But one does pine for spring, when the days grow short and the nights are frosty.

So tonight, after installing a fantastic new 22" monitor, I needed to put a new screen saver shot aboard. And so I…

Purple Sandpiper

We have a lot of shorebird diversity in Ohio, but few of their lot create the stir that Purple Sandpipers do. Partly because they are rare, partly because they are unusual in their seasonal appearances and habitat, and partly because they just look cool.

I had the good fortune of seeing not one, but two of them today at Ohio's epicenter of Purple 'Piper sightings, Mentor Headlands. The long rocky jetty that extends out into Lake Erie is probably the best bet for birders seeking this species in Ohio.

Headlands veterans Ray Hannikman and Emil Bacik spotted the birds and had them staked out when we arrived. But my day started with a propitious omen, as a Red Crossbill flew over me not long after I got out of my car in the parking lot. We went on to see a Parasitic Jaeger, Little and Franklin's Gull, and a smattering of Black and Surf Scoters. Headlands almost always produces great birding.

The Headlands crew, on sea watch from the breakwall. It was a cool day - in the low to mid…

Charming Boreal Micro-hooters

Once again, undetected by most eyes, the tiny Northern Saw-whet Owls sweep down in waves from the northern forests where they make their homes. This invasion is one of cuteness and unbridled savagery. If you are a human and fortunate enough to bask in the presence of eastern North America's smallest owl, they are impossibly cute. Admirers, usually women, who fawn over them invariably use the C-word.

But if you are, say, a White-footed Mouse, cute would be the last adjective on your mind if one of these things came at you. How animals interpret things is all in their perspective and position in life.

Anyway, I have blogged several times in past years about forays down to Chillicothe, Ohio each fall and early winter to witness the efforts of some folks who run a saw-whet banding operation as part of Project Owlnet. Kelly Sieg, Bob Placier, and Bill Bosstic have been nabbing the micro-hooters since 2003 and have caught well over 300 owls to date. I was down there last Friday night with…

Rufous Hummingbird - Caught!

Those of you who follow the Ohio Birds listserv know that an unidentified Selasphorus hummingbird has been frequenting a feeder in Bexley, Ohio. For those of you unfamiliar with birder-speak, Selasphorus refers to a genus of western hummingbirds which are rare vagrants in the east. If not adult males, two of the species in this genus - Rufous Hummingbird and Allen's Hummingbird - are nearly impossible to tell apart unless in the hand. Well, the bird is now identified and here's the story.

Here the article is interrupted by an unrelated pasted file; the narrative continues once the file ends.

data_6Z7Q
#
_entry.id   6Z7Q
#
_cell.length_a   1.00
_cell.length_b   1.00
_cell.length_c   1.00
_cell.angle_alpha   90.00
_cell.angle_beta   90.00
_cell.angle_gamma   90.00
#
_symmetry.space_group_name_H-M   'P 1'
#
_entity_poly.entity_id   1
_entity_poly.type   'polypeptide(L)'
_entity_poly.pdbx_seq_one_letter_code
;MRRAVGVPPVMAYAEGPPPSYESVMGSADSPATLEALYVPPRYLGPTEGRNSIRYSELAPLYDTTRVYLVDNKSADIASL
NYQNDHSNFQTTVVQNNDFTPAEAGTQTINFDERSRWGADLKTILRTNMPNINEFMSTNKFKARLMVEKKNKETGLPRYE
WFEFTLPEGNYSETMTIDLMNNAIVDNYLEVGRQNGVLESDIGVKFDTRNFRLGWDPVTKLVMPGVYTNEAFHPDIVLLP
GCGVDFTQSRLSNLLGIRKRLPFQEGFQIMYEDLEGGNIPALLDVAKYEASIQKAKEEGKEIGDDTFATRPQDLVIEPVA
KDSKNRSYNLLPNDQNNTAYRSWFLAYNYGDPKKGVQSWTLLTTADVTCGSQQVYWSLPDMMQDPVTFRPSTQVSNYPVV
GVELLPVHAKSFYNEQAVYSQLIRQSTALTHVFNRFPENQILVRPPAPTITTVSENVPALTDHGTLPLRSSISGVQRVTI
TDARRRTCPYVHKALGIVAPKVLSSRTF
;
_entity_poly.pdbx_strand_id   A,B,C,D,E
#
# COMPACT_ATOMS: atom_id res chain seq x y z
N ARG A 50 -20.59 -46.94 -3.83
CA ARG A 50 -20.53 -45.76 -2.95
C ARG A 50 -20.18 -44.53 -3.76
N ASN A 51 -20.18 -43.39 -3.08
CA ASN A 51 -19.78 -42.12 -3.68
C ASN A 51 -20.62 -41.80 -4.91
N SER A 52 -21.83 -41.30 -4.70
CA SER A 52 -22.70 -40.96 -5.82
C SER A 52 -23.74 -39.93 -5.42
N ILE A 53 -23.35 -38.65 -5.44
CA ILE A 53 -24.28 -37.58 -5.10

Our goal was to safely put this hummingbird in hand, and that was ably accomplished with the help of an expert yesterday. This hardy little hummer has been frequenting this feeder since October 17th. The homeowner, JoAnn LaMuth, was totally on the ball with this one. While working in her garden, she heard the distinctive high-pitched buzzsaw sound of hummingbird wings, rushed inside and got a hummingbird feeder and slapped it up. The hummer has been there since, and JoAnn has been very gracious…

Bonaparte's Gulls

The garbageheads give gulls a bad rap. Those large, aggressive Ring-billed and Herring Gulls that frequent dumps and fast food outlet parking lots have given the average Joe the idea that all gulls are the equivalent of winged rats. Nothing could be further from the truth. Even the big boys that are prone to dumpster-diving, and here in Ohio that's usually the Ring-billed Gull, are beautifully proportioned and supreme aerialists.

But they lack the graceful good manners and delicate agility of my favorite of this bunch, the Bonaparte's Gull.

On a recent Lake Erie trip, I got to spend a bit of time photographing some bonos at Ashtabula County's Conneaut Harbor. I could watch them all day, and strive for getting that perfect shot. But althought they don't look overtly fast, Bonaparte's Gulls are usually moving faster than one thinks when trying to freeze them on the wing.

Pristine adult Bonaparte's Gull, Chroicocephalus philadelphia, in crisp winter plumage. Birds i…

Return of the Cave Swallows!

Like clockwork, those wacky Cave Swallows have returned, albeit briefly, to the Great White North. We had a Kirtland Bird Club trip last Saturday, led by John Pogacnik, and we visited a number of the east of Cleveland Lake Erie hotspots with Cave Swallow foremost on our minds. And there were plenty of other birders out and about along the lake this day, hitting the tried and true spots.